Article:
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Different modes of transit in Greater Toronto – removing political spin and disinformation


Photo By Myke Waddy, Sept 5th 2006. Health Sci...

Photo By Myke Waddy, Sept 5th 2006. Health Sciences LRT Station, Edmonton, Alberta. (Photo credit: Wikipedia)

Explaining different modes of transit in the G.T.A; removing political spin and disinformation

Found a great article on transit through “What happens to public opinion when LRT is explained”. It is a great piece, which is quite informative. Take some time to read the article. Cherise Burda takes to time to explain the differences between subways, light rail, GO Trains, rapid bus and right-of-way streetcar modes of transit.

Trying to ease the pressure in downtown Toronto


http://www.thestar.com/mobile/news/cityhallpolitics/article/1168829–councillor-rallies-support-for-double-edged-subway-relief-plan

Running out of cards to play. What will Mayor Rob Ford do?


Seems that Rob Ford is stuck “between a rock and a hard place”. With the provincial government planning major cuts where does Mayor Ford get support for subways from? Today the recommendation will be for a LRT option, on Sheppard Avenue; putting the nail in the coffin, to ever seeing the Sheppard subway completed. Years ago stated that maybe the Sheppard subway should have gone west and complete the northern part of the Spadina line into York Region. Now Sheppard will remain a short stunted subway, forever displaying the fact that Howard Moscoe was possibly right. What do I mean? An option, like the Eglinton Cross-Town line, was available. If the Sheppard subway was an underground LRT, similar to Eglinton, I have a feeling we would have not had the debate. More than likely, due to costs, the Sheppard line, Eglinton and others may have already been completed. Now we will have to live with the decisions made. We cannot turn back the clock and convert the Sheppard subway into a LRT. It’s too late. So what do we do now. The people of Scarborough rather have something, then nothing. I imagine years from now we will still be complaining about Sheppard. Unless the Harper conservatives and the Federal government come of the rescue, Mayor Ford may end up with no choice but to concede to the Sheppard LRT. Unless he has a trump card “up his sleeve”?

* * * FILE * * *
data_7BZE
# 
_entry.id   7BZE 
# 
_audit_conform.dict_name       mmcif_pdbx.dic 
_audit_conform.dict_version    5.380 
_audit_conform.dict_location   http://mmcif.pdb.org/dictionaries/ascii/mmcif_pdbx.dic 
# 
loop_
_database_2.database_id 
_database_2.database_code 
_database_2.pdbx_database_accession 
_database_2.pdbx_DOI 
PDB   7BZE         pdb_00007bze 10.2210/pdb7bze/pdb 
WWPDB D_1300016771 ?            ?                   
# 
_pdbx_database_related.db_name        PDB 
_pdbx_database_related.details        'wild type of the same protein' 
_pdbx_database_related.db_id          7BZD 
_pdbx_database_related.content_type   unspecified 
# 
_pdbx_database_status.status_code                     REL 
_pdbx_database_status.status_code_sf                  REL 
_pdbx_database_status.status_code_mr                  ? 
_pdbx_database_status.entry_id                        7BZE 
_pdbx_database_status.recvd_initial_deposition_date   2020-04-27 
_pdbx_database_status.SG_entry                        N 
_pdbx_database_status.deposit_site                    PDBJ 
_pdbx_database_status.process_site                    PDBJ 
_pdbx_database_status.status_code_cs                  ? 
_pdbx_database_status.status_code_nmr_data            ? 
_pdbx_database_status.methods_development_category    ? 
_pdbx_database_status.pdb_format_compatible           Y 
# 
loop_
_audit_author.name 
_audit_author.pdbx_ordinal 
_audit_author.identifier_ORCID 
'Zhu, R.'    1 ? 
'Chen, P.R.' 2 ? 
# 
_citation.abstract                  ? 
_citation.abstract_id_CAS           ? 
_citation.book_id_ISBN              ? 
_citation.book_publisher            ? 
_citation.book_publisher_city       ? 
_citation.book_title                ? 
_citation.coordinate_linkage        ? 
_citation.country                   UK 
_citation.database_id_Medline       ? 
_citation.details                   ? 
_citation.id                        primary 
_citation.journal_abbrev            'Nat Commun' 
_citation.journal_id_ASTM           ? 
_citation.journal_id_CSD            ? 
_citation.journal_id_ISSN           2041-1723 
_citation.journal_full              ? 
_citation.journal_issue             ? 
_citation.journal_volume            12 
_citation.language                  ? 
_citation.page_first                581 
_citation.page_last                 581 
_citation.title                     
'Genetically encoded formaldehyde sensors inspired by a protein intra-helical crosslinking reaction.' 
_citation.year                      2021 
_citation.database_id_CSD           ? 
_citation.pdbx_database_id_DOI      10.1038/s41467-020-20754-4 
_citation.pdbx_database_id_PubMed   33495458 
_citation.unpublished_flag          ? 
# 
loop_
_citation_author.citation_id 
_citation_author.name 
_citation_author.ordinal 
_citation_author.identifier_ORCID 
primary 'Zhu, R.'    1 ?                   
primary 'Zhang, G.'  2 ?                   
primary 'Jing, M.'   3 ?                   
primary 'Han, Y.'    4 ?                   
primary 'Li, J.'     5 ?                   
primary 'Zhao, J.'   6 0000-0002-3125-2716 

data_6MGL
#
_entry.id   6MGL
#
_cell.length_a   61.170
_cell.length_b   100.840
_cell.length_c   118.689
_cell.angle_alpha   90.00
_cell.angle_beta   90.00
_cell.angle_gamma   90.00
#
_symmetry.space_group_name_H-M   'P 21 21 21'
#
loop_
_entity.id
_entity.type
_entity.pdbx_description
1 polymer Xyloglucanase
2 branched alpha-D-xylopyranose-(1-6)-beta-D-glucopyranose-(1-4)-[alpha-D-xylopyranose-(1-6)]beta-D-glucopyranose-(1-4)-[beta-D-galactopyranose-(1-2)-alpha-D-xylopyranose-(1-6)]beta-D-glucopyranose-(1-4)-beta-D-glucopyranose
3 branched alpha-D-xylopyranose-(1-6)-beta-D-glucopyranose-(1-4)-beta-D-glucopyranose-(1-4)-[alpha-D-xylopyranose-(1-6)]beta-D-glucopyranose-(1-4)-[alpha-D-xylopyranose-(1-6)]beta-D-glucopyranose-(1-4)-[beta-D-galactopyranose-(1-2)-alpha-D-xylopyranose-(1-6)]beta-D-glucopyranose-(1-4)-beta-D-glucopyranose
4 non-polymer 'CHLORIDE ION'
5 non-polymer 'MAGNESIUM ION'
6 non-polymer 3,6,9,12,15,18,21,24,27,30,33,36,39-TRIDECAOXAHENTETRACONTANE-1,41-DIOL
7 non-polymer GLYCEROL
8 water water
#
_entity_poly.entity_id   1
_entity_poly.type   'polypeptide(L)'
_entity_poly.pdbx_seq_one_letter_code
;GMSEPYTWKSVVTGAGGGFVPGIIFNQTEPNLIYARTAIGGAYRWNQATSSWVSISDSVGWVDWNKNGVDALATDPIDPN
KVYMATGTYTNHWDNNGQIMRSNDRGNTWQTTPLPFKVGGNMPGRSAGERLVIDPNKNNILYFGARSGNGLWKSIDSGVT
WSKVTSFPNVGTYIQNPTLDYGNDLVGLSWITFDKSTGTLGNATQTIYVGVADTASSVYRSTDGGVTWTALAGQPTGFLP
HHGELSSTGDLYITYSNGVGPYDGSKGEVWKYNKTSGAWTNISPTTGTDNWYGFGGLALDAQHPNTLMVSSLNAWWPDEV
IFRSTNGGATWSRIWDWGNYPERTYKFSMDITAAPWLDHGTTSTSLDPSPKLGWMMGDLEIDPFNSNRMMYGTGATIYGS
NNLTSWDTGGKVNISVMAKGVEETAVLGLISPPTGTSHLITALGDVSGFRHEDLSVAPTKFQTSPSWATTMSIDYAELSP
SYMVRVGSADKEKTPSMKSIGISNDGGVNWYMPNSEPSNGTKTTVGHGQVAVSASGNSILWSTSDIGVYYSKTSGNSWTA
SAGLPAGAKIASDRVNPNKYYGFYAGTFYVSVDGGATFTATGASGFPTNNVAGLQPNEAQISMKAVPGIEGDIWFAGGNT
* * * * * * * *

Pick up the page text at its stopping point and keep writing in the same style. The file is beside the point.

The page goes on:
Government fails Toronto Transit again! Transit City is now dead, who can be trusted?


No more funds for Transit CityRocco Rossi will not have to keep his promise to kill Transit City. Dalton and the Liberals may have done it for him? Is this one of the “dumbest decisions ever made?” The government seems to be following in the footsteps of its predescesors and the Mike Harris Progressive Conservatives, when similar projects were ended without understanding the long-term investment in Transit for a viable city. What do you think? Who is fighting for Toronto and the G.T.A?
The G.T.A Patriot
——————————————————————-
Fri, 2010-03-26 05:40.
Cheryl Camack

As a part of the Thursday’s provincial budget the McGuinty government announced a belt-tightening of $4 billion over five years that will derail the expansion of public transit projects, essentially cutting Mayor David Miller’s Transit City funding by half.

In a press conference in his city hall office, a seething Miller says he’s “beyond disappointed” by the cuts.

Miller says this is unacceptable to him and it should be to the people of Toronto.

“You don’t balance budget’s by stopping building the future–that’s the job of the government”

Read More